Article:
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Wisconsin set for fast-paced Marquette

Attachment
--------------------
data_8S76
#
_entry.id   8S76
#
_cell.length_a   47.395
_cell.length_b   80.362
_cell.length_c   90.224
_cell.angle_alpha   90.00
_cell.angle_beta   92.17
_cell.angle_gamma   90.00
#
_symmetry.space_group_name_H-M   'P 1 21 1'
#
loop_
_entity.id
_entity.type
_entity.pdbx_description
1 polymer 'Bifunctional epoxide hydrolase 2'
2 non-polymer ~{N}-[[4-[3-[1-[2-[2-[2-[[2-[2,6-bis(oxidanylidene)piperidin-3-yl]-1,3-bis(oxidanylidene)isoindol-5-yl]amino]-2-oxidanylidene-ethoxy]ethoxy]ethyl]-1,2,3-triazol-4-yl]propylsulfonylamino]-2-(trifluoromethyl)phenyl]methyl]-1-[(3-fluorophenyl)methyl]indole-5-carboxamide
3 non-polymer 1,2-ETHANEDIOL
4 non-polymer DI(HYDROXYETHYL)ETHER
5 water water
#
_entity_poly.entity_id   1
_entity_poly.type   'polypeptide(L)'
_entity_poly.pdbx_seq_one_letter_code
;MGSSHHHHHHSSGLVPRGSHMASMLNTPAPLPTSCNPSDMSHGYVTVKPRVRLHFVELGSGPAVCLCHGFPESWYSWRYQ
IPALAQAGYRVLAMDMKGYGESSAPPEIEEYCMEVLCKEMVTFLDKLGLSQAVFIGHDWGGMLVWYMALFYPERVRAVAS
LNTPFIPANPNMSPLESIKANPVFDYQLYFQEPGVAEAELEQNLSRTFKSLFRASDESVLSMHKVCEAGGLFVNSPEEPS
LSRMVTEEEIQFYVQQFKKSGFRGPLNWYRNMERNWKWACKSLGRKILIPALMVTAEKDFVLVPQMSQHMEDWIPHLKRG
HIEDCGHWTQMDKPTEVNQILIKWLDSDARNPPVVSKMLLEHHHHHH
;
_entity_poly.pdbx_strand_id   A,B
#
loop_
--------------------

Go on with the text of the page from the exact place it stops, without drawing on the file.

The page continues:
first_imgView Gallery (4 Photos)In this year’s battle for intra-state domination, the Wisconsin Badgers are (7-2) 1-0 after routing Milwaukee Wednesday night. Game two, though, comes Saturday afternoon on the road against a much tougher Marquette Golden Eagles squad (7-2).Against the Panthers, the Badgers relied on their defense to overcome a somewhat sloppy performance. Milwaukee was held to only 15 first-half points – UW won 61-40 – and shot only 30.8 percent from the floor. Saturday, when Wisconsin travels to the Bradley Center, Marquette will pose a much tougher threat with its high-speed attack. The Golden Eagles only beat the Panthers by three, 75-72 on Nov. 27, but they will surely be prepared for Saturday’s contest.“They’re physical and they’re determined,” forward Jon Leuer said of Marquette. “They might not have the biggest post players or the biggest guards, but they’re hungry and they get after it on the glass. That’s something that we’re going to have to be more determined than them and beat them to loose balls.”The Golden Eagles have indeed been a strong offensive team this year, averaging 81.9 points per game, good for 18th in the nation. Marquette’s face-paced, guard-heavy attack – the Golden Eagles have nine players that can take the floor as guards – also has averaged 18.4 assists per game, ninth in the nation. The two schools are quite familiar with each other – they’ve played every year but one (1984-85) since the 1958-59 season, and Wisconsin leads the all-time series, 63-53. In last year’s meeting at the Kohl Center, the Badgers came out on top, 72-63.“It is a fun rivalry to be a part of,” Leuer said. “Fans get into it, obviously the players, it’s a big game for us. We look forward to it every year. You just have to approach it as any other game. I don’t think I’ve done anything different in these games, just trying to prepare as best I can and make the right reads on offense and try to be a force defensively and rebounding.”Wisconsin and Marquette have posted nearly equal rebounding numbers, pulling down 37.2 and 38.9, respectively. As Leuer alluded to, making the correct reads will be crucial for both teams – the Badgers average only 9.2 turnovers per game, while the Golden Eagles have committed 13.3. Marquette has been better at forcing turnovers, though, forcing 17.8 per game compared to Wisconsin’s 12.6.“It’ll be a little bit like UNLV,” guard Josh Gasser said. “They also pressure pretty heavily, and I think we learned a lot from that game. It should carry over to this one, so I think we’re better now and we just got to be confident and play our game; not get into the way they play and play ours and we should be alright.”For the Badgers, finding consistent scoring will be key, arguably for the remainder of the season, as well. The 6-foot-10, 228-pound Leuer is the Big Ten’s third leading scorer – tops for UW – with 20 points per game. Point guard Jordan Taylor is second for Wisconsin with 15 points per game. Behind him is Gasser, with 7.9.Yet, after Leuer and Taylor, the Badgers have had to rely on several different contributors for scoring – typically Gasser and forwards Keaton Nankivil and Mike Bruesewitz.“We’ve just got to take advantage of our opportunities,” Gasser said. “When we get an open shot, we got to knock it down or when we get a driving line, we got to make the right decision. That’s kind of the big thing; if we’re knocking down shots and making the right decisions offensively, we’re normally going to play pretty well. You know [Leuer and Taylor] are going to get their points, and we need them to because they’re our best players. The rest of us just need to contribute a little bit here and there, and we should be alright.”After Marquette, Wisconsin will host Green Bay Monday in the finale of the three-game inter-state series. Following that, the Badgers will have nine days of rest as student-athletes embark on finals week.last_img read more